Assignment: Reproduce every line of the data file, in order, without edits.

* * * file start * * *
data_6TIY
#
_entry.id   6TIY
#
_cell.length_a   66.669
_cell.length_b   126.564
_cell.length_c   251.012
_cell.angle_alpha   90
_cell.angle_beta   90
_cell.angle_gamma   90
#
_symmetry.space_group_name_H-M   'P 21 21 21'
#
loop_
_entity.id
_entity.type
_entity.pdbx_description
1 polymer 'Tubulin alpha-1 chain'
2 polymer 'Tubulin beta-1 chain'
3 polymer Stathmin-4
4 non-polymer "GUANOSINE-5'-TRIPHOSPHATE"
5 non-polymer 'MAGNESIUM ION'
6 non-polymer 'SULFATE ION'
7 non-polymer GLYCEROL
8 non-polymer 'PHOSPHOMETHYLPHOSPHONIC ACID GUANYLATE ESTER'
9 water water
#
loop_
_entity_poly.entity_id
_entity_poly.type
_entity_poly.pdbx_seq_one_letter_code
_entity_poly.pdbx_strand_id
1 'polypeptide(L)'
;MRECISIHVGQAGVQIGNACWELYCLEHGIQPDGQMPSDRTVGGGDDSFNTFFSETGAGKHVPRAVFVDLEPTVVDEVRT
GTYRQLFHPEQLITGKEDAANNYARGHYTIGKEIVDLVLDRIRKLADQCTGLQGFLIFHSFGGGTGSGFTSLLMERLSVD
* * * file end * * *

data_6TIY
#
_entry.id   6TIY
#
_cell.length_a   66.669
_cell.length_b   126.564
_cell.length_c   251.012
_cell.angle_alpha   90
_cell.angle_beta   90
_cell.angle_gamma   90
#
_symmetry.space_group_name_H-M   'P 21 21 21'
#
loop_
_entity.id
_entity.type
_entity.pdbx_description
1 polymer 'Tubulin alpha-1 chain'
2 polymer 'Tubulin beta-1 chain'
3 polymer Stathmin-4
4 non-polymer "GUANOSINE-5'-TRIPHOSPHATE"
5 non-polymer 'MAGNESIUM ION'
6 non-polymer 'SULFATE ION'
7 non-polymer GLYCEROL
8 non-polymer 'PHOSPHOMETHYLPHOSPHONIC ACID GUANYLATE ESTER'
9 water water
#
loop_
_entity_poly.entity_id
_entity_poly.type
_entity_poly.pdbx_seq_one_letter_code
_entity_poly.pdbx_strand_id
1 'polypeptide(L)'
;MRECISIHVGQAGVQIGNACWELYCLEHGIQPDGQMPSDRTVGGGDDSFNTFFSETGAGKHVPRAVFVDLEPTVVDEVRT
GTYRQLFHPEQLITGKEDAANNYARGHYTIGKEIVDLVLDRIRKLADQCTGLQGFLIFHSFGGGTGSGFTSLLMERLSVD